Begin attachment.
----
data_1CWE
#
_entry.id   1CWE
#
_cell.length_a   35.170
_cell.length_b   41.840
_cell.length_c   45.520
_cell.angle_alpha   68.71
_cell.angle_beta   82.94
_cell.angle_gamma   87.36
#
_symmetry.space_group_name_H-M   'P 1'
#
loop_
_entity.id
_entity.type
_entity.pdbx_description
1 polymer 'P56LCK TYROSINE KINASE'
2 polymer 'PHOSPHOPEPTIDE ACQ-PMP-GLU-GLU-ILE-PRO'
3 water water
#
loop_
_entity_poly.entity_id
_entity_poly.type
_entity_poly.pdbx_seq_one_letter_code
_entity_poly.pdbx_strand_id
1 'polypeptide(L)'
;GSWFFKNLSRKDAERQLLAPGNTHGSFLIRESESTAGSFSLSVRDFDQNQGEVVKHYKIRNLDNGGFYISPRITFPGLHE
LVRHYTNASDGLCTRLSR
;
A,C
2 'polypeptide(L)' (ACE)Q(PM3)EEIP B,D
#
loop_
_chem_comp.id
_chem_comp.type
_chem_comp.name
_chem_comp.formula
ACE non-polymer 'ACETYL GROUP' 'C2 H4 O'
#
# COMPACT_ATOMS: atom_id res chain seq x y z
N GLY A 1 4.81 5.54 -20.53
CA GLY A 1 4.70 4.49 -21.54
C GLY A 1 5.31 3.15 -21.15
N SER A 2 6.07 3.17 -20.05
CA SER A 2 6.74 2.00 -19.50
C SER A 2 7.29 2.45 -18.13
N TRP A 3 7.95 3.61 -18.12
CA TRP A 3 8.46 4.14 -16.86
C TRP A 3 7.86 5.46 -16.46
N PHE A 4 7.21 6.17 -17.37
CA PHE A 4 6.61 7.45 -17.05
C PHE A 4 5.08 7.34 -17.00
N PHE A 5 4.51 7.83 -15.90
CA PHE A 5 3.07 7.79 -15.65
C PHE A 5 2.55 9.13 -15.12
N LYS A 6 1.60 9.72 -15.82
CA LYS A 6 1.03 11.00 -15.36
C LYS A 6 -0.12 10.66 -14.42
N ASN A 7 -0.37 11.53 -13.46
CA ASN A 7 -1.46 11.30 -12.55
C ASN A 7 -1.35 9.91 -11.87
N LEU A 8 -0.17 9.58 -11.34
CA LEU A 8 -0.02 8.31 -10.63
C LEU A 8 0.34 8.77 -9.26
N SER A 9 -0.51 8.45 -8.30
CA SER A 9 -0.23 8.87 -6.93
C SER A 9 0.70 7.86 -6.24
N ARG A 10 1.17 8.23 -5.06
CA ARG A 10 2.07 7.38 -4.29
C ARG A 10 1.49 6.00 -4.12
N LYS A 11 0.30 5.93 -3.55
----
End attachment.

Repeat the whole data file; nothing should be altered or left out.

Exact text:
data_1CWE
#
_entry.id   1CWE
#
_cell.length_a   35.170
_cell.length_b   41.840
_cell.length_c   45.520
_cell.angle_alpha   68.71
_cell.angle_beta   82.94
_cell.angle_gamma   87.36
#
_symmetry.space_group_name_H-M   'P 1'
#
loop_
_entity.id
_entity.type
_entity.pdbx_description
1 polymer 'P56LCK TYROSINE KINASE'
2 polymer 'PHOSPHOPEPTIDE ACQ-PMP-GLU-GLU-ILE-PRO'
3 water water
#
loop_
_entity_poly.entity_id
_entity_poly.type
_entity_poly.pdbx_seq_one_letter_code
_entity_poly.pdbx_strand_id
1 'polypeptide(L)'
;GSWFFKNLSRKDAERQLLAPGNTHGSFLIRESESTAGSFSLSVRDFDQNQGEVVKHYKIRNLDNGGFYISPRITFPGLHE
LVRHYTNASDGLCTRLSR
;
A,C
2 'polypeptide(L)' (ACE)Q(PM3)EEIP B,D
#
loop_
_chem_comp.id
_chem_comp.type
_chem_comp.name
_chem_comp.formula
ACE non-polymer 'ACETYL GROUP' 'C2 H4 O'
#
# COMPACT_ATOMS: atom_id res chain seq x y z
N GLY A 1 4.81 5.54 -20.53
CA GLY A 1 4.70 4.49 -21.54
C GLY A 1 5.31 3.15 -21.15
N SER A 2 6.07 3.17 -20.05
CA SER A 2 6.74 2.00 -19.50
C SER A 2 7.29 2.45 -18.13
N TRP A 3 7.95 3.61 -18.12
CA TRP A 3 8.46 4.14 -16.86
C TRP A 3 7.86 5.46 -16.46
N PHE A 4 7.21 6.17 -17.37
CA PHE A 4 6.61 7.45 -17.05
C PHE A 4 5.08 7.34 -17.00
N PHE A 5 4.51 7.83 -15.90
CA PHE A 5 3.07 7.79 -15.65
C PHE A 5 2.55 9.13 -15.12
N LYS A 6 1.60 9.72 -15.82
CA LYS A 6 1.03 11.00 -15.36
C LYS A 6 -0.12 10.66 -14.42
N ASN A 7 -0.37 11.53 -13.46
CA ASN A 7 -1.46 11.30 -12.55
C ASN A 7 -1.35 9.91 -11.87
N LEU A 8 -0.17 9.58 -11.34
CA LEU A 8 -0.02 8.31 -10.63
C LEU A 8 0.34 8.77 -9.26
N SER A 9 -0.51 8.45 -8.30
CA SER A 9 -0.23 8.87 -6.93
C SER A 9 0.70 7.86 -6.24
N ARG A 10 1.17 8.23 -5.06
CA ARG A 10 2.07 7.38 -4.29
C ARG A 10 1.49 6.00 -4.12
N LYS A 11 0.30 5.93 -3.55